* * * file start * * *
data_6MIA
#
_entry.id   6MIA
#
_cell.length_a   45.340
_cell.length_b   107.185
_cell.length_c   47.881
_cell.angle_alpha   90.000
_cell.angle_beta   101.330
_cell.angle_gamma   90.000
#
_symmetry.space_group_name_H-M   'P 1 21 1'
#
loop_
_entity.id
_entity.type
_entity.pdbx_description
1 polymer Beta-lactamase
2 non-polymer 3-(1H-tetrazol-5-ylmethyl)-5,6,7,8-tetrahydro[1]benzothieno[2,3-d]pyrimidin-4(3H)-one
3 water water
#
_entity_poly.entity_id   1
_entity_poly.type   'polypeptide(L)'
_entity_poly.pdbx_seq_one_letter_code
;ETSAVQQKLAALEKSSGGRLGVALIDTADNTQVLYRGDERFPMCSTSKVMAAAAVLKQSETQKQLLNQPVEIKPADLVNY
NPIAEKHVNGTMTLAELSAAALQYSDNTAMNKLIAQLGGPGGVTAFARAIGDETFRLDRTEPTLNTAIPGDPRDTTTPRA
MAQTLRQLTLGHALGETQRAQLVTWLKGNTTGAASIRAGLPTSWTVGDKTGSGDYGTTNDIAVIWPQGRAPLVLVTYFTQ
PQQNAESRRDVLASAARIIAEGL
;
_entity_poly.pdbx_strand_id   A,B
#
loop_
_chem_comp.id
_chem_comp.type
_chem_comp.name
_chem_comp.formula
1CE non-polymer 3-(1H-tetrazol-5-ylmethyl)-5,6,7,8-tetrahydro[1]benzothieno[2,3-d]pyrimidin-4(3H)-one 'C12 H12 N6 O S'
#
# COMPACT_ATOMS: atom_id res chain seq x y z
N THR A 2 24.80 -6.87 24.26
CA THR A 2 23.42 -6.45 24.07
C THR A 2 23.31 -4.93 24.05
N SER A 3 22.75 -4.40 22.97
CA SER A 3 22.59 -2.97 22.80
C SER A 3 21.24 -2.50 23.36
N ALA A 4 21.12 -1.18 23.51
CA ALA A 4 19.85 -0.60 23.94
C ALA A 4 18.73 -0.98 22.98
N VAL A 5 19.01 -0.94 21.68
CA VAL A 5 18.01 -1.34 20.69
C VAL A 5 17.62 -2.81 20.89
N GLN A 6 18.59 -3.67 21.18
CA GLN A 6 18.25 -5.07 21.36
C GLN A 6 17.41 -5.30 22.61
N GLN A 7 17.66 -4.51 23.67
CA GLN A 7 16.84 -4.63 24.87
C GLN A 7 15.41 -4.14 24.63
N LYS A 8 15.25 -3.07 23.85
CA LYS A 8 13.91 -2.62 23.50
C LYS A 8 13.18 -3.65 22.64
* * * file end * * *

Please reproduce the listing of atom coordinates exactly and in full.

data_6MIA
#
_entry.id   6MIA
#
_cell.length_a   45.340
_cell.length_b   107.185
_cell.length_c   47.881
_cell.angle_alpha   90.000
_cell.angle_beta   101.330
_cell.angle_gamma   90.000
#
_symmetry.space_group_name_H-M   'P 1 21 1'
#
loop_
_entity.id
_entity.type
_entity.pdbx_description
1 polymer Beta-lactamase
2 non-polymer 3-(1H-tetrazol-5-ylmethyl)-5,6,7,8-tetrahydro[1]benzothieno[2,3-d]pyrimidin-4(3H)-one
3 water water
#
_entity_poly.entity_id   1
_entity_poly.type   'polypeptide(L)'
_entity_poly.pdbx_seq_one_letter_code
;ETSAVQQKLAALEKSSGGRLGVALIDTADNTQVLYRGDERFPMCSTSKVMAAAAVLKQSETQKQLLNQPVEIKPADLVNY
NPIAEKHVNGTMTLAELSAAALQYSDNTAMNKLIAQLGGPGGVTAFARAIGDETFRLDRTEPTLNTAIPGDPRDTTTPRA
MAQTLRQLTLGHALGETQRAQLVTWLKGNTTGAASIRAGLPTSWTVGDKTGSGDYGTTNDIAVIWPQGRAPLVLVTYFTQ
PQQNAESRRDVLASAARIIAEGL
;
_entity_poly.pdbx_strand_id   A,B
#
loop_
_chem_comp.id
_chem_comp.type
_chem_comp.name
_chem_comp.formula
1CE non-polymer 3-(1H-tetrazol-5-ylmethyl)-5,6,7,8-tetrahydro[1]benzothieno[2,3-d]pyrimidin-4(3H)-one 'C12 H12 N6 O S'
#
# COMPACT_ATOMS: atom_id res chain seq x y z
N THR A 2 24.80 -6.87 24.26
CA THR A 2 23.42 -6.45 24.07
C THR A 2 23.31 -4.93 24.05
N SER A 3 22.75 -4.40 22.97
CA SER A 3 22.59 -2.97 22.80
C SER A 3 21.24 -2.50 23.36
N ALA A 4 21.12 -1.18 23.51
CA ALA A 4 19.85 -0.60 23.94
C ALA A 4 18.73 -0.98 22.98
N VAL A 5 19.01 -0.94 21.68
CA VAL A 5 18.01 -1.34 20.69
C VAL A 5 17.62 -2.81 20.89
N GLN A 6 18.59 -3.67 21.18
CA GLN A 6 18.25 -5.07 21.36
C GLN A 6 17.41 -5.30 22.61
N GLN A 7 17.66 -4.51 23.67
CA GLN A 7 16.84 -4.63 24.87
C GLN A 7 15.41 -4.14 24.63
N LYS A 8 15.25 -3.07 23.85
CA LYS A 8 13.91 -2.62 23.50
C LYS A 8 13.18 -3.65 22.64